Online: there is no need to talk about any live communication. Most poker sites indeed offer online chat support, but few people use it. And the comparison of chat and live contact will be incorrect.
Live: it is impossible to imagine live poker without talking at the table. There are, of course, silent guys who only focus on the table. But in any case, almost always, everything is thrown with each other in phrases.
Bonuses, promotions, rakeback
Online: There is fierce competition among poker rooms for new clients, so they regularly offer their customers various poker bonuses, promotions, and rakeback. You can find no deposit bonuses, first deposit bonuses, high rakebacks, free tournament tickets, and other promotions on almost any poker site.
Live: as a rule, casinos do not offer any bonuses, let alone rakeback. In some cases, visitors can count on free drinks as promotional offers, but these promotions will not help to increase their bankroll in any way.
Online: usually, the rake is about 5%, but not more than $3.
Live: a rake of 8-10% or a cap up to $15 will not be uncommon.
Online: stakes start at $0.01/$0.02. Thus, if the player has at least $2, he can already sit down at the table. Any stakes, from the lowest to the highest, are available at any time. Buy-ins in tournaments range from $1 to several thousand dollars on average.
Live: as a rule, stakes start at $1/$2, and in rare cases, you can find lower stakes. In tournaments, buy-ins usually start at $50. With the high stakes, building a bankroll that can withstand the inevitable swings won’t be easy.
Online: you can launch several dozen tables at once, and then there will always be actions – just have time to press the buttons!
Live: with all the desire, you will not be able to join several tables simultaneously, so you will have to rely only on playing at one table.
Online: in many poker rooms, you can use HUD – statistics in real-time. Statistics help you make the best decisions and see the tendencies of your villains.
Live: of course, there can be no exact statistics in numbers. All you can do is observe your opponents during the game and take notes.
Hands per hour
Online: on average, at one table, 60 hands are dealt per hour. If you open several tables at the same time, then the number of hands will increase accordingly. The high pace is because there is no dealer, and all cards are processed automatically by the computer.
Live: at best, it will be 30 hands per hour. Professional and super fast dealers can deal around 40 hands per hour, but this is the exception rather than the rule.
Online: in recent years, short or 6-handed tables have become more prevalent, and the main game in most poker rooms is 6-max. In this regard, there is more action.
Live: casinos often offer full ring tables for nine or even ten places. Therefore, in general, this format is more passive.
Stack at cash games
Online: usually, the maximum buy-in is limited to 100 BB.
Live: most often, the maximum buy-in is limited to 200 BB, and sometimes there are no such restrictions.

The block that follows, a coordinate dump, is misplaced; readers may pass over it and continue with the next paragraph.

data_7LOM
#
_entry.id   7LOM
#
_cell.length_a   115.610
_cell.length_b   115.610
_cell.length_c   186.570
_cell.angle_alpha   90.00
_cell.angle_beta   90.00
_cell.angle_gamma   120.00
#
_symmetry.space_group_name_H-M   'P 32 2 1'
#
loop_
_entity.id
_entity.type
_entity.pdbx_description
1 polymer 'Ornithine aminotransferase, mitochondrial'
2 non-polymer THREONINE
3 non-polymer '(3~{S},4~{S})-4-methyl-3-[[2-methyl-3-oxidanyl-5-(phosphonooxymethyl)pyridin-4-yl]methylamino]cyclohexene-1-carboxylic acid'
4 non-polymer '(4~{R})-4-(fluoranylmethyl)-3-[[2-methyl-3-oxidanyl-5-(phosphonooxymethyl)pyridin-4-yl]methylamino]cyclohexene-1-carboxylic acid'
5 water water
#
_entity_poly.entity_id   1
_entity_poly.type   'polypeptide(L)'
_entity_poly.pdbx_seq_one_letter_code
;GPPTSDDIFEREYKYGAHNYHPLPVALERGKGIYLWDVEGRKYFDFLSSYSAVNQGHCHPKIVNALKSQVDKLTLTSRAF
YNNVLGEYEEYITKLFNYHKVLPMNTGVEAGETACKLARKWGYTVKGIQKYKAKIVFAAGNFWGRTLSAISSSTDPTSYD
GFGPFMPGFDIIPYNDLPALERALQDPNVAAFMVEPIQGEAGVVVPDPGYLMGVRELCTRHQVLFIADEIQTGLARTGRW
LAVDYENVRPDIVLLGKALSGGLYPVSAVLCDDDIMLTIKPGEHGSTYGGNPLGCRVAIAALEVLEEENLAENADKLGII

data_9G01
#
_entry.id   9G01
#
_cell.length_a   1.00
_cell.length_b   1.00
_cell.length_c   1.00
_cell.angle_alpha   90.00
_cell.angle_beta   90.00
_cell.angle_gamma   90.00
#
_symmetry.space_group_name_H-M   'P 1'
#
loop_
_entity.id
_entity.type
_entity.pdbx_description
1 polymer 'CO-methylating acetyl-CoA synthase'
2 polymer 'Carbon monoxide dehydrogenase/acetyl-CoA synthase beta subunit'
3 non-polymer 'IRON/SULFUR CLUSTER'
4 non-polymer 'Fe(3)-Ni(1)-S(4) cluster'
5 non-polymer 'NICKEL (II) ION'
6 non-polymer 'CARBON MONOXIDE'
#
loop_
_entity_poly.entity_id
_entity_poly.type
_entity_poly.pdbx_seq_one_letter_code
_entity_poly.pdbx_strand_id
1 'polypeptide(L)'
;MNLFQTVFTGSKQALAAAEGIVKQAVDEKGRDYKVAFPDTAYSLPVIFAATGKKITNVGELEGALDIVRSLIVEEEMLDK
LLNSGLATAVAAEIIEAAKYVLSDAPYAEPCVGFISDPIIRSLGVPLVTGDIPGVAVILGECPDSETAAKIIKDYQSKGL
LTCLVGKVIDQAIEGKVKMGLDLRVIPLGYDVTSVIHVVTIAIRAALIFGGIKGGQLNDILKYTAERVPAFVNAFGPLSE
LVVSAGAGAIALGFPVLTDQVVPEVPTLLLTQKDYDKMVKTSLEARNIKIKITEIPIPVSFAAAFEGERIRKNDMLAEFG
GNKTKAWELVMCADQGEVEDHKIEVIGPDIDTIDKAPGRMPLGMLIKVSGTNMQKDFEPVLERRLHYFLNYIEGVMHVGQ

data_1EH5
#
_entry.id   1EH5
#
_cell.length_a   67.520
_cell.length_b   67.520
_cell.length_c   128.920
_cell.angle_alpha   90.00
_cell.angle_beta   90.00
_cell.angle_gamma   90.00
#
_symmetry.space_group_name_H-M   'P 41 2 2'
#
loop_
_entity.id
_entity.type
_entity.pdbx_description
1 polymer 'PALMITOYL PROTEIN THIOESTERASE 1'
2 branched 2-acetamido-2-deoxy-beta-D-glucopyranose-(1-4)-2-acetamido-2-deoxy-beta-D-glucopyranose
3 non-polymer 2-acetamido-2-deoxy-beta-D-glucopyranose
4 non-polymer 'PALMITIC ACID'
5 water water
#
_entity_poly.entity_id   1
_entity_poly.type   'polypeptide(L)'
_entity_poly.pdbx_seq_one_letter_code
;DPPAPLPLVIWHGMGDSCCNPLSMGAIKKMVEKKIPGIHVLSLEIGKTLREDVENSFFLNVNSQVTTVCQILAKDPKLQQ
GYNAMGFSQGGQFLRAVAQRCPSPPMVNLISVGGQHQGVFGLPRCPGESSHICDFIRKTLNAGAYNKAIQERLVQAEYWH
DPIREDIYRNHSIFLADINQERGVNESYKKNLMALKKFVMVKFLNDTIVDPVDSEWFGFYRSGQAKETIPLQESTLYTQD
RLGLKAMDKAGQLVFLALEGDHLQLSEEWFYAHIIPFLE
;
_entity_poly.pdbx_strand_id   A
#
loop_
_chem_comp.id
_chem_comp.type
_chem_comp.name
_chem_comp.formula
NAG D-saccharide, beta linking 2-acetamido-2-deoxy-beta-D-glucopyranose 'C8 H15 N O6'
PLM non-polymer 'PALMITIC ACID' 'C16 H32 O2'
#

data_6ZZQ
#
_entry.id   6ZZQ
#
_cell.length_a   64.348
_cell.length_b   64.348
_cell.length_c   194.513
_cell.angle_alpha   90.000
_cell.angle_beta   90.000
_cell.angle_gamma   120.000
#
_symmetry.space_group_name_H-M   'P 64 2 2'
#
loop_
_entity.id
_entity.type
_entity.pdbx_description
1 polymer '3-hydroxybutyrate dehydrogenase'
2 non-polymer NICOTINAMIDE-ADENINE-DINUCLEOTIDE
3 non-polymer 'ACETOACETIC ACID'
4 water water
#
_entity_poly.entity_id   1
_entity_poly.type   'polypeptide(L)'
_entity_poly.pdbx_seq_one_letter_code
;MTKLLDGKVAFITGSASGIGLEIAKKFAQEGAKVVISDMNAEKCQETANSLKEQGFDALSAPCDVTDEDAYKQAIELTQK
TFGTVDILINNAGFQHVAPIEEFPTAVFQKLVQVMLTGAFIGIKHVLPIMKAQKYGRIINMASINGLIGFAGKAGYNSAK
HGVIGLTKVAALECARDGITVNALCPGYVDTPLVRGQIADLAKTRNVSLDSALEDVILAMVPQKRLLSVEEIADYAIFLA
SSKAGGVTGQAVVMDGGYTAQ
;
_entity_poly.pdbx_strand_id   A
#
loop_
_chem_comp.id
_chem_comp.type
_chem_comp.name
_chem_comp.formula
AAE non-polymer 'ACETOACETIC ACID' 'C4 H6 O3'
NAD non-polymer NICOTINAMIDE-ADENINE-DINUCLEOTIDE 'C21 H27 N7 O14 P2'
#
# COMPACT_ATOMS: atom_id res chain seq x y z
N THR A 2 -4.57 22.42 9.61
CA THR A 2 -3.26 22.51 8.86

Opening range and limping
Online: grinders open a narrower range, usually well-balanced against the positions at the table. Limps are relatively rare and are found mainly in weak opponents.
Live: since the game runs at a slow pace, and the players are simply bored, they open wider and make preflop calls often.
On the flop: multi-way vs. heads-up pots
Online: since most of the time, players open pot with preflop raises, the cost of playing becomes too high for most players if they don’t have a strong hand.
Live: when many players go into the hand, the pot gets bigger, and some people are more likely to call the big blind or the minimum bet even with a trash hand. Therefore, multi-way pots are ubiquitous.
Online: usually, regulars use standard raise sizes – 2-2.5-3 BB.
Live: the bet sizes can be completely unpredictable; someone bets 5BB, and another one – all 10BB.
Online: players are aware of the influence of position on further play and rarely defend the blinds. As a rule, if a player on BB or MB calls a bet, he will have at least one of good hands.
Live: since many players enter the hand, the blinds are much more likely to call bets and often even outright rubbish.
Squeezing and isolating limpers
Online: players are much more likely to use these techniques as they are more knowledgeable in strategy.
Live: such moves are very unusual, and if someone squeezes, others will immediately think that he has AA.
Counting pot odds
Online: regulars have learned to make post-flop decisions based on pot odds automatically.
Live: frankly, few people at the table have heard of the concept of pot odds. You will often see folds when it was easy for your opponent to call or overplay weak cards.
Online: preflop raises, reraises, 3-bets, 4-bets, push-fold in tournaments, aggression post-flop – it’s hard to imagine online poker without all these moves.
Live: the game is often too passive. Preflop aggression is quite rare, and post-flop players also prefer to cold call.
Online: no one can see your reaction to the hands you get. You can dance when you get aces or smile slyly when you bluff – no one will see it.
Live: when you play offline, it is essential to control all emotions. No one movement of a muscle on your face, not a single gesture, should betray your feelings.
Online: you cannot see villains and analyze their behavior. Usually, online gamblers make decisions based on reading opponents’ ranges.
Live: many pros are primarily trying to improve their reading skills of physical tells. This knowledge can help beat weak opponents who do not know how to control their emotions.